I remember being offered natalizumab in 2006 at diagnosis (because of high lesion load). I read about it and as it was relatively soon after natalizumab was reintroduced to the market after being withdrawn because of PML risk, I chickened out and started interferon instead. I continued on interferon for some years and then stopped( flu-like symptoms, low mood, needle fatigue). I am still RRMS with the so-called "invisible symptoms". If I was started on natalizumab or alemtuzumab in 2006 everybody would be clapping for the effect of the medication. :-)
    MS takes time to develop into its full SP "glory".

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  3. Prof G,

    I'm sure as more highly effective anti-relapse drugs hit the market more and more MSers will flatline. I'm a classic case - two doses of Alemtuzumab has kept me NEDA (relapse / MRI / clinical examination) for the last 7 years. However, my EDSS remains 3 from the preAlemtuzumab relapses. Main issues relate to spinal cord damage - stiff knees and lack of sensation in feet, some spasticity in calves. Is anything on the horizon that might reduce these deficitis e.g repair treatment or better anti-spasticity drugs?

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    1. Good comment. I agree with you about the new drugs but and it's a big but we need neuroprotective agents to be administered at the same time to save as many nerve cells as posssible. if we can manage that I think we really will be getting somewhere.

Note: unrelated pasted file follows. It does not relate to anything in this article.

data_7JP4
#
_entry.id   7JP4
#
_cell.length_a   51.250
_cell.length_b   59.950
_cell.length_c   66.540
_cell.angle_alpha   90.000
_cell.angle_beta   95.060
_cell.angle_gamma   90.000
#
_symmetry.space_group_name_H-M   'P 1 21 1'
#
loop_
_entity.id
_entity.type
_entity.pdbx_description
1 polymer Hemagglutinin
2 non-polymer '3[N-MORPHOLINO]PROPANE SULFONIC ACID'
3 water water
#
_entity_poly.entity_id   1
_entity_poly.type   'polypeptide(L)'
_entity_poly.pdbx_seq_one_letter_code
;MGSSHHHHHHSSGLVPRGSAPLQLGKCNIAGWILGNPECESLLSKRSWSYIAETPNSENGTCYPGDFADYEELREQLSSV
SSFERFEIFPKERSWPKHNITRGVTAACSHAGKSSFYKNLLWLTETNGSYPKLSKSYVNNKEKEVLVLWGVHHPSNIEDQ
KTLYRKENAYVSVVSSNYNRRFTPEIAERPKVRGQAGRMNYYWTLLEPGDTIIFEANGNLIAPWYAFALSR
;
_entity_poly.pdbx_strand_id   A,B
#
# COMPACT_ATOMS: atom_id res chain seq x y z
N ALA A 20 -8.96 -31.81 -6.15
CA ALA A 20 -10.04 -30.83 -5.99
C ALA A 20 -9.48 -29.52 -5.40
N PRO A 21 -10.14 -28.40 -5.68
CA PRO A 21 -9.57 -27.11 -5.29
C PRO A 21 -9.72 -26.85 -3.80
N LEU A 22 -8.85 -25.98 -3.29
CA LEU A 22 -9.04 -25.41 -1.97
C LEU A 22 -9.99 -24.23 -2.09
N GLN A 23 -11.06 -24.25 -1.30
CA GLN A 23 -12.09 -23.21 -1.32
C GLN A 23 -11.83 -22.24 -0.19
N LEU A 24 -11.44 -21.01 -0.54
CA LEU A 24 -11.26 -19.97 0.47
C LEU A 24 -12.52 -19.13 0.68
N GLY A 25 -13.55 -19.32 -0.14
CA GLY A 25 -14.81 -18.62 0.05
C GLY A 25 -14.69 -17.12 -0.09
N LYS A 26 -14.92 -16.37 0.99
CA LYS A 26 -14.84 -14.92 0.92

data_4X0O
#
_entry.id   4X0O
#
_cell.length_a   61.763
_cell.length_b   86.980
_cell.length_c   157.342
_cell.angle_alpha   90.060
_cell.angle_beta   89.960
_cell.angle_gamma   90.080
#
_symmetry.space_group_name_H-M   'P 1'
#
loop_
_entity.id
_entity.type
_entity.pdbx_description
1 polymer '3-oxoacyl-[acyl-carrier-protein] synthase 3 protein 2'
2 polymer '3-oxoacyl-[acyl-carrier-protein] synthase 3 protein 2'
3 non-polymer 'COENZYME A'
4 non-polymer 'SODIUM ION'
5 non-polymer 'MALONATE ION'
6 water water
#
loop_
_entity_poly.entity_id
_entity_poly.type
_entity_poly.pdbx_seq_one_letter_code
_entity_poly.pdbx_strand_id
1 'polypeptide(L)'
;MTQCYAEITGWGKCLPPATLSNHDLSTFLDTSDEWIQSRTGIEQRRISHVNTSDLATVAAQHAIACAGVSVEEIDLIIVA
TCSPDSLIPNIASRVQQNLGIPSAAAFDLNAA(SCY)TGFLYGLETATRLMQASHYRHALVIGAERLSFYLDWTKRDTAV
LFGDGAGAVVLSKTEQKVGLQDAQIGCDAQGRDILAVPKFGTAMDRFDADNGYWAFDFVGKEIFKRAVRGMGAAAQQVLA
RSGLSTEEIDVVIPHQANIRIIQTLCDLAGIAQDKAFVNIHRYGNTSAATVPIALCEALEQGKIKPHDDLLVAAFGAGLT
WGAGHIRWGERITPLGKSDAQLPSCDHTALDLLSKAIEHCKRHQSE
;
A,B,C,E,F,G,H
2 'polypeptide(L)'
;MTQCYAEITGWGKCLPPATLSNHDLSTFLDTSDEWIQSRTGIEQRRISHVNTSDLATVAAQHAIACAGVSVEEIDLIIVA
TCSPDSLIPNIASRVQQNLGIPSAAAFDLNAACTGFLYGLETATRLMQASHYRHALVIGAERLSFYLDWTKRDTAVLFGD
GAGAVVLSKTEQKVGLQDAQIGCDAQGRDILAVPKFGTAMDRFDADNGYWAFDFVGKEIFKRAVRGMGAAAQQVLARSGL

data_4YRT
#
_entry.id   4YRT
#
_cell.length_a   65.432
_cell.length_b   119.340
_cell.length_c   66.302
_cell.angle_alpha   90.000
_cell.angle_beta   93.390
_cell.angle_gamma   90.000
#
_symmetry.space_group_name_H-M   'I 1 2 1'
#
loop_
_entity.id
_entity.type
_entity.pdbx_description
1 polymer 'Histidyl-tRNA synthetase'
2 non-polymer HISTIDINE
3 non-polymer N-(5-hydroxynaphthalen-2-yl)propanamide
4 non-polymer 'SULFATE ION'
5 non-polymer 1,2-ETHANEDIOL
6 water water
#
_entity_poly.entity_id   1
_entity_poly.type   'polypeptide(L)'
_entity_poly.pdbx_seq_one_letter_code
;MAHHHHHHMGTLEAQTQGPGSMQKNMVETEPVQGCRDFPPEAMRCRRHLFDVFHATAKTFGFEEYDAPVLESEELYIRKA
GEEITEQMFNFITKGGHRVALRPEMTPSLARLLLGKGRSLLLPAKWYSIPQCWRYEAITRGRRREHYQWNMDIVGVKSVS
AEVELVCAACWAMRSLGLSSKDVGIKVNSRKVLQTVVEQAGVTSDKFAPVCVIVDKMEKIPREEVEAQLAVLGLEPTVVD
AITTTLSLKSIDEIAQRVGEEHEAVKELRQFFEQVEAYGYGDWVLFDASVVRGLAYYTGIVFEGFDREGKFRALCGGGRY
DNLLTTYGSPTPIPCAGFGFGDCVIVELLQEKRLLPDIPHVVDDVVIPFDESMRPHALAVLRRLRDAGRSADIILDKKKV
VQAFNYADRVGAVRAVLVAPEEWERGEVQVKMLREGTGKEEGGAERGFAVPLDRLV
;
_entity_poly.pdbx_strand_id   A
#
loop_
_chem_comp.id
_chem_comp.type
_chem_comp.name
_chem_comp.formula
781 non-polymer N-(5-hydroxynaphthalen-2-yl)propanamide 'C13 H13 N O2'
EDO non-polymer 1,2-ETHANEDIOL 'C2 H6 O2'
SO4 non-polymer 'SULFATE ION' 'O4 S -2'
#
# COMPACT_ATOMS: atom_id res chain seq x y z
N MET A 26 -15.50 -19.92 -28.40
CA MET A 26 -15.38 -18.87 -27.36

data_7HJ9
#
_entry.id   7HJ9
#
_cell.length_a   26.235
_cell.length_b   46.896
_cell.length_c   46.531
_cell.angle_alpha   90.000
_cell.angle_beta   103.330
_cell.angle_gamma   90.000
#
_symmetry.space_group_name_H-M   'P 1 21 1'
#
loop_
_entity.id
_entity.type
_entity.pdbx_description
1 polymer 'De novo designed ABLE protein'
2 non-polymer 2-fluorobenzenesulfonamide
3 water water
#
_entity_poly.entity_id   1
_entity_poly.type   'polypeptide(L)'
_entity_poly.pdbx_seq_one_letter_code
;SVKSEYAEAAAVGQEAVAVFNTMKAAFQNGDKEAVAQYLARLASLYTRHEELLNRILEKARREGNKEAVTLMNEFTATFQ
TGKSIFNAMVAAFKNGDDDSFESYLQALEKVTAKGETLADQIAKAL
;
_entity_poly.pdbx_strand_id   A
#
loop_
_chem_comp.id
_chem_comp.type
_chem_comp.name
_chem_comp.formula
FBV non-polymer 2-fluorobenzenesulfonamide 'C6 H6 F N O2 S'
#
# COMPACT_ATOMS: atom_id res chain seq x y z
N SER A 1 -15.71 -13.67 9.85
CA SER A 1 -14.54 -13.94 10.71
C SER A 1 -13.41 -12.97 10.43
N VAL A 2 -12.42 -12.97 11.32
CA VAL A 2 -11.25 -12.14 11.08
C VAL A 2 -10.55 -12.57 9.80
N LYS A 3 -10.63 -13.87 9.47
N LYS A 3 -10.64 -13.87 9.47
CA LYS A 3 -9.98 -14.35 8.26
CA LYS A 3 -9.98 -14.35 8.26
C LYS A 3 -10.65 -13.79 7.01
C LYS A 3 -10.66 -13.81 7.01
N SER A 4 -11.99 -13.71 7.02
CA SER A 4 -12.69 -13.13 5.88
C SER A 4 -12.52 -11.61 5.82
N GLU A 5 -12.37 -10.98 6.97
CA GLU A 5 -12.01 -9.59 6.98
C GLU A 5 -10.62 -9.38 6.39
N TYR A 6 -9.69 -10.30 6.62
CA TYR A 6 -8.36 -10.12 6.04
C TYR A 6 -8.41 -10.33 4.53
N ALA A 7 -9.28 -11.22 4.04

We have an anti-spastic drug in development that so far does not seem to have any of the negative side-effects of the existing medications.
      Hopefully it goes all the way to MSers.

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  4. Is it possible for a Neuro to make a diagnosis without ordering OCB test/analysis in lumbar puncture? My Neurologist claims that she didn't need to order OCB when I had my lumbar puncture last month. She also refuses to order an MRI with contrast.Claims the MRI without contrast from an ER visit 6 months prior, for Migraines (done by ER docs with no look for MS) didn't show any lesions/plaques & that an MRI with contrast is not indicated.

    I know this is a off the Natalizumab topic, but I'd really appreciate your opinion. Wondering if I should see a different Neurologist.Thanks

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    1. Enhancing lesions on an MRI are pretty much always there on the unenhanced scan, so if there are no lesions on the standard unenhanced scan there's pretty much no point in giving gadolinium. There are a few exceptions, for instance if you want to pick up enhancement of the nerves that arise directly from the brain (cranial nerves) or if you want to try to find enhancement of the lining of the brain, but usually there would be something different in the history or examination that would make you go looking for these things.

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  5. This is a little off topic but PLEASE HELP! My eight year old daughter has 2 CSF O bands and none in her serum. She also has some T2 white matter hyperintensities. I don't know if she has MS. Is there any way to get rid of her O bands? That is what I am researching and by this it isn't looking good. And do you all think this could be something other than MS?